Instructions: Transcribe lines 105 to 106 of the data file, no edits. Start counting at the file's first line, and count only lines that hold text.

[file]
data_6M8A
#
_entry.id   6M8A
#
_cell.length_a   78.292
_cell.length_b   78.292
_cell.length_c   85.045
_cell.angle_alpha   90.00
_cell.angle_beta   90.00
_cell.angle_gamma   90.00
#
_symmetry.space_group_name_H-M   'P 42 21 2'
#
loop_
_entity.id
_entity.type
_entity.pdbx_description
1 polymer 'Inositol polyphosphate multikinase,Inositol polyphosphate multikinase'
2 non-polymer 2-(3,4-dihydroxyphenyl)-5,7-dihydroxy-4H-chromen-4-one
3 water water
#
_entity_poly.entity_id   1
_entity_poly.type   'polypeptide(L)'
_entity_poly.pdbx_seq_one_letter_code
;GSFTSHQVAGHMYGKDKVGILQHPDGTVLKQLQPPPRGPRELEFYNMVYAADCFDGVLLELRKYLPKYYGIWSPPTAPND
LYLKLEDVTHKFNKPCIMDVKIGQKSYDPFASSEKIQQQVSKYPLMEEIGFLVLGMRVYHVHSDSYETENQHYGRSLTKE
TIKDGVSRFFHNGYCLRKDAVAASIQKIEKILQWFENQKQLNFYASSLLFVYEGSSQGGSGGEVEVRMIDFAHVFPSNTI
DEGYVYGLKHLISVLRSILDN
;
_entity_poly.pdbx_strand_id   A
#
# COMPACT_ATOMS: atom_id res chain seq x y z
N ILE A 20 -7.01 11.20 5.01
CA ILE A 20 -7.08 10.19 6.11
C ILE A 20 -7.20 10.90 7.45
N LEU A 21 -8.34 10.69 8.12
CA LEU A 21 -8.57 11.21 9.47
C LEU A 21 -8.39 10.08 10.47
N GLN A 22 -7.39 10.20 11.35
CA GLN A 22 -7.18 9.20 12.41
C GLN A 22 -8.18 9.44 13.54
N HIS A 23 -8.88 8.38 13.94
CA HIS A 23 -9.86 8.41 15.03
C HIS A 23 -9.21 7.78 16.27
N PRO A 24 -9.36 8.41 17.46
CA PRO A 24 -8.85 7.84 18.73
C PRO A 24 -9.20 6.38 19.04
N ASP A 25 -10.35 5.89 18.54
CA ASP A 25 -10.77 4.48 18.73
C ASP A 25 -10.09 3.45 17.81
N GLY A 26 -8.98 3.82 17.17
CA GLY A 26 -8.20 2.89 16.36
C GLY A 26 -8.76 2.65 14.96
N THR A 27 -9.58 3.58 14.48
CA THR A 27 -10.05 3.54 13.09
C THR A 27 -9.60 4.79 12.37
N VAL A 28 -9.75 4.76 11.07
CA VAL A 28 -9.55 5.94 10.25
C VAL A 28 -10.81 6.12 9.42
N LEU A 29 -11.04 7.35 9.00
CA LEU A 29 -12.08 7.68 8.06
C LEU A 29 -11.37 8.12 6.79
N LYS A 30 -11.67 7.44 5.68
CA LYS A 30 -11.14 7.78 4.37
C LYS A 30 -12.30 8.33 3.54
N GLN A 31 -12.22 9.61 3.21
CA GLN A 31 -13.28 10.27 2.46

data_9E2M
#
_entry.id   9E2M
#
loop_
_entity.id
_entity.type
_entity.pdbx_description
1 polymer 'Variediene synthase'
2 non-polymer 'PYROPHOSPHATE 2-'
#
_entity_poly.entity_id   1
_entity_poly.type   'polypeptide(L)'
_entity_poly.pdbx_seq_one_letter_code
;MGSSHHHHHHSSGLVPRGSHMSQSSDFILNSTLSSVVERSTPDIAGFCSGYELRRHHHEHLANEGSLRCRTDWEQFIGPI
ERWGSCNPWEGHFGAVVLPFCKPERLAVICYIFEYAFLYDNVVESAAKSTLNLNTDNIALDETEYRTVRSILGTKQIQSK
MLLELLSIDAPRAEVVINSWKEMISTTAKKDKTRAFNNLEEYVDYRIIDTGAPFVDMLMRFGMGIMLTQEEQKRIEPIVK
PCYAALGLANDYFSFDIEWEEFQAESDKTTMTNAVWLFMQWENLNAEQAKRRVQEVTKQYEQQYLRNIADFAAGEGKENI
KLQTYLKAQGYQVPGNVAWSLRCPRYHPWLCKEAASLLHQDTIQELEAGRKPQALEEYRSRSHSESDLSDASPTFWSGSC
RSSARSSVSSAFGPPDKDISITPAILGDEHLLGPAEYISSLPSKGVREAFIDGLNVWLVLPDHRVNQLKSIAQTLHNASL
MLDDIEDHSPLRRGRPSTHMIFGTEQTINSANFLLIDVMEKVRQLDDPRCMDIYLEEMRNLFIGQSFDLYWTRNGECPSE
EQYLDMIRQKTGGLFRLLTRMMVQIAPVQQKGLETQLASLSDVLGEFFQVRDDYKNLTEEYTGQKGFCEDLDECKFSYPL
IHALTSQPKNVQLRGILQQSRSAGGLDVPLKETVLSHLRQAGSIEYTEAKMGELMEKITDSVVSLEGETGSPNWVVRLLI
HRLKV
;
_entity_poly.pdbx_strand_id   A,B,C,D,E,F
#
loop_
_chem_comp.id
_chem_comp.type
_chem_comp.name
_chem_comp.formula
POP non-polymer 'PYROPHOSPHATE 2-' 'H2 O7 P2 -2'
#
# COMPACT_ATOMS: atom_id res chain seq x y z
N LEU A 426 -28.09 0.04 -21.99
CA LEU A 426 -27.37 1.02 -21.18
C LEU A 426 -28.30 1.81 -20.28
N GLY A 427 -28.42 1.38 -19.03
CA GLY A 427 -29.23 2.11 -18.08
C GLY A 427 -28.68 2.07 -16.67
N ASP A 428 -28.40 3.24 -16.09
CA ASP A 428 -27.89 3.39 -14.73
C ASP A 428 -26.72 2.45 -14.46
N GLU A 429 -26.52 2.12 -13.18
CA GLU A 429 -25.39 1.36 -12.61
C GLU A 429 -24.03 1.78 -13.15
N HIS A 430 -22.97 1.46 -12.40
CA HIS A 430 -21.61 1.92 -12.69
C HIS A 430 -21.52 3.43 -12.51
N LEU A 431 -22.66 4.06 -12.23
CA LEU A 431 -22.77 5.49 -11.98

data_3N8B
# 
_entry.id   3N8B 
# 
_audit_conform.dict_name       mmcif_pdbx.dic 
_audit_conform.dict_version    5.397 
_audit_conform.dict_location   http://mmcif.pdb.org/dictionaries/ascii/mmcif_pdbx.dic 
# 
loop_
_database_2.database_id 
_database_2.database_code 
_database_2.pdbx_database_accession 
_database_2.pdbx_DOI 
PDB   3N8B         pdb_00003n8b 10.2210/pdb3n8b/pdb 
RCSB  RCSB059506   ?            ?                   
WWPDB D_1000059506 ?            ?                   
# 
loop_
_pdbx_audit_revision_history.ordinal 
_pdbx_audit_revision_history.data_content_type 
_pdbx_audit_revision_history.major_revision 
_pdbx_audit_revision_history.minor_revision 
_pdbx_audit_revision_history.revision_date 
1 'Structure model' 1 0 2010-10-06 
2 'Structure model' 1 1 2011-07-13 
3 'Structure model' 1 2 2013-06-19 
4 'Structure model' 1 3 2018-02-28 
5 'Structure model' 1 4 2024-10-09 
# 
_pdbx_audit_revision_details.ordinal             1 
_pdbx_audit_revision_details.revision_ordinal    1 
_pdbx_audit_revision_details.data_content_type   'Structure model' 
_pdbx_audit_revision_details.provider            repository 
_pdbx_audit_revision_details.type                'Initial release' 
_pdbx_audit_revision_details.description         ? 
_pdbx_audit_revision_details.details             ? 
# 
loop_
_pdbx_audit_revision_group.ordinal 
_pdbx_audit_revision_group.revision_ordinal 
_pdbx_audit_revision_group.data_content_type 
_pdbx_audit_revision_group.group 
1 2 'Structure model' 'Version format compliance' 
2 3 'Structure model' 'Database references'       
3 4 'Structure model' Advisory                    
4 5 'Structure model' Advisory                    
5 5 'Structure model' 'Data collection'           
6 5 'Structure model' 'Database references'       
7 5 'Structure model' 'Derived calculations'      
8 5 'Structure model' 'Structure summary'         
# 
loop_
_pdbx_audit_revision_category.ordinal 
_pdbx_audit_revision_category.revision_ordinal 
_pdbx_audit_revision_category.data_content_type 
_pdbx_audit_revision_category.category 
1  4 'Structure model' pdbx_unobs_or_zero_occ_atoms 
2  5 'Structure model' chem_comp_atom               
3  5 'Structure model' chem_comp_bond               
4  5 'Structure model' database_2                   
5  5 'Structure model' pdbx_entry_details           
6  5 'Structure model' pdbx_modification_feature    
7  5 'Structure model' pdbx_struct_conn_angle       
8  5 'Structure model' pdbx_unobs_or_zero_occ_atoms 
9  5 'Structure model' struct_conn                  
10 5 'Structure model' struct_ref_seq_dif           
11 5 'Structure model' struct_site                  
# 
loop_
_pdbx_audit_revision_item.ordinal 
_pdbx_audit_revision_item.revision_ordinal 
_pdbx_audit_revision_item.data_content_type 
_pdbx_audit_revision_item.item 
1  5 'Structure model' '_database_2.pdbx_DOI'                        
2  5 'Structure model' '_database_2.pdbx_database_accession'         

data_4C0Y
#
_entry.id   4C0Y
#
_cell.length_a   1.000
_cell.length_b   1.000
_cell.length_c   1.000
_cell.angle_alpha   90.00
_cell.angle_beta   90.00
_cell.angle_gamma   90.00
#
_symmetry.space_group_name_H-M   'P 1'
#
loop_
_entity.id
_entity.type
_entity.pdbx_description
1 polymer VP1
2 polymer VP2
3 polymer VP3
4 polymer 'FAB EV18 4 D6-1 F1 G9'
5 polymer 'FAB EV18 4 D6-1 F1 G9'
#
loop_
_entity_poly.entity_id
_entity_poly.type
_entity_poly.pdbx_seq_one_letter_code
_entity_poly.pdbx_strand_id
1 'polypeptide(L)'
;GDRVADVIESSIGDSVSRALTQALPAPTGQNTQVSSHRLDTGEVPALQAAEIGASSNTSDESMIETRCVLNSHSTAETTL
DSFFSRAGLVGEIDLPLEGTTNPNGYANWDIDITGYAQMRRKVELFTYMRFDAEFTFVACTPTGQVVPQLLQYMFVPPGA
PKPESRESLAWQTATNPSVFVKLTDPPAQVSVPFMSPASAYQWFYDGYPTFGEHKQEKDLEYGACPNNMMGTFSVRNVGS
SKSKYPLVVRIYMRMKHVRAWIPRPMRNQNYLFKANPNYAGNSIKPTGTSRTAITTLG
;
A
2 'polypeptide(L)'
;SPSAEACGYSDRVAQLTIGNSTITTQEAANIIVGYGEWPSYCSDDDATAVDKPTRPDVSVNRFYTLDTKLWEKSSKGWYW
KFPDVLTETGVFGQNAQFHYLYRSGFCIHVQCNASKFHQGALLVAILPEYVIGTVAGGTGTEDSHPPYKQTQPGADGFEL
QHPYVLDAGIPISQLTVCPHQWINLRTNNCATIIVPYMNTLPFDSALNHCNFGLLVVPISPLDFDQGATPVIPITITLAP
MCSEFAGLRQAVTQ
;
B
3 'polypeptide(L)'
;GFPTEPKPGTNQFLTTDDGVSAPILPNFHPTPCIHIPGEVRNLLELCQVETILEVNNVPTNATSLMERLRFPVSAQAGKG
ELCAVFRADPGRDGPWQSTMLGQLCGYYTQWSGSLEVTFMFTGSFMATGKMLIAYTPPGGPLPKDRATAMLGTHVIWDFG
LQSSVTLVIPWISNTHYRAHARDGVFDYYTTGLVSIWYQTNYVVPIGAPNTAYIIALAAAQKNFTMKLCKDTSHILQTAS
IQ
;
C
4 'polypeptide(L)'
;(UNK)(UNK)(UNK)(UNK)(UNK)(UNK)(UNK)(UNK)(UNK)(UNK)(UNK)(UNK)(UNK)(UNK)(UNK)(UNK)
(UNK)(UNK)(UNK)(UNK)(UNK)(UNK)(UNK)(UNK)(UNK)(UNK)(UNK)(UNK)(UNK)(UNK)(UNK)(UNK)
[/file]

C LEU A 426 -28.30 1.81 -20.28
N GLY A 427 -28.42 1.38 -19.03